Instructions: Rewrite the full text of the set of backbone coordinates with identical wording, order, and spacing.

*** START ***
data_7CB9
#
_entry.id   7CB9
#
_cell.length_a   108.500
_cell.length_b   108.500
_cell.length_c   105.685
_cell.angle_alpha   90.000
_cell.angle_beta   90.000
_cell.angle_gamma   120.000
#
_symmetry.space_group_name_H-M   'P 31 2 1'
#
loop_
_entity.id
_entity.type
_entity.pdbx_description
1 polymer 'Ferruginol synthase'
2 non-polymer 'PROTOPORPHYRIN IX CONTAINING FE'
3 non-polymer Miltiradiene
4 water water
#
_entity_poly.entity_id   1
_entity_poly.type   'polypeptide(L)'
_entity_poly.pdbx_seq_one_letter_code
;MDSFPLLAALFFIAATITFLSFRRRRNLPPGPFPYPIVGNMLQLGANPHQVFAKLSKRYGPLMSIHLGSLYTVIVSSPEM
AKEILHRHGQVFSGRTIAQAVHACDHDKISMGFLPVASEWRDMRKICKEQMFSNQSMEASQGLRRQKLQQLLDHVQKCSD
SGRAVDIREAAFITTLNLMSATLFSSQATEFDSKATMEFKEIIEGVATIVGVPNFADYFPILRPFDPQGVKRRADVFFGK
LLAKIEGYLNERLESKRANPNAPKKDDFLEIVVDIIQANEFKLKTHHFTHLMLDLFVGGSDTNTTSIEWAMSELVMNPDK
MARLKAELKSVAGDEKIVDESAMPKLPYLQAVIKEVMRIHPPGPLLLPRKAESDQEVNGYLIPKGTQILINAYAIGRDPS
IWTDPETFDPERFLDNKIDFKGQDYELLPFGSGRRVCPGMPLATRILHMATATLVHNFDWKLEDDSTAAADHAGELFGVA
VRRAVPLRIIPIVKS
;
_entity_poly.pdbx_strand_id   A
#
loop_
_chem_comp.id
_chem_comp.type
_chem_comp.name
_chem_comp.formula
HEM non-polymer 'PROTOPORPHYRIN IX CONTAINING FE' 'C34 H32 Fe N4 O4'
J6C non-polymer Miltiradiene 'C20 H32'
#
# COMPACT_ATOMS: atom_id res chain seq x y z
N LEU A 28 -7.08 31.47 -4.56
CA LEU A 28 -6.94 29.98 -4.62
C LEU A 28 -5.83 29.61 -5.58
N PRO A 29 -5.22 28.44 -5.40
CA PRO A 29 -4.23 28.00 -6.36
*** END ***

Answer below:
data_7CB9
#
_entry.id   7CB9
#
_cell.length_a   108.500
_cell.length_b   108.500
_cell.length_c   105.685
_cell.angle_alpha   90.000
_cell.angle_beta   90.000
_cell.angle_gamma   120.000
#
_symmetry.space_group_name_H-M   'P 31 2 1'
#
loop_
_entity.id
_entity.type
_entity.pdbx_description
1 polymer 'Ferruginol synthase'
2 non-polymer 'PROTOPORPHYRIN IX CONTAINING FE'
3 non-polymer Miltiradiene
4 water water
#
_entity_poly.entity_id   1
_entity_poly.type   'polypeptide(L)'
_entity_poly.pdbx_seq_one_letter_code
;MDSFPLLAALFFIAATITFLSFRRRRNLPPGPFPYPIVGNMLQLGANPHQVFAKLSKRYGPLMSIHLGSLYTVIVSSPEM
AKEILHRHGQVFSGRTIAQAVHACDHDKISMGFLPVASEWRDMRKICKEQMFSNQSMEASQGLRRQKLQQLLDHVQKCSD
SGRAVDIREAAFITTLNLMSATLFSSQATEFDSKATMEFKEIIEGVATIVGVPNFADYFPILRPFDPQGVKRRADVFFGK
LLAKIEGYLNERLESKRANPNAPKKDDFLEIVVDIIQANEFKLKTHHFTHLMLDLFVGGSDTNTTSIEWAMSELVMNPDK
MARLKAELKSVAGDEKIVDESAMPKLPYLQAVIKEVMRIHPPGPLLLPRKAESDQEVNGYLIPKGTQILINAYAIGRDPS
IWTDPETFDPERFLDNKIDFKGQDYELLPFGSGRRVCPGMPLATRILHMATATLVHNFDWKLEDDSTAAADHAGELFGVA
VRRAVPLRIIPIVKS
;
_entity_poly.pdbx_strand_id   A
#
loop_
_chem_comp.id
_chem_comp.type
_chem_comp.name
_chem_comp.formula
HEM non-polymer 'PROTOPORPHYRIN IX CONTAINING FE' 'C34 H32 Fe N4 O4'
J6C non-polymer Miltiradiene 'C20 H32'
#
# COMPACT_ATOMS: atom_id res chain seq x y z
N LEU A 28 -7.08 31.47 -4.56
CA LEU A 28 -6.94 29.98 -4.62
C LEU A 28 -5.83 29.61 -5.58
N PRO A 29 -5.22 28.44 -5.40
CA PRO A 29 -4.23 28.00 -6.36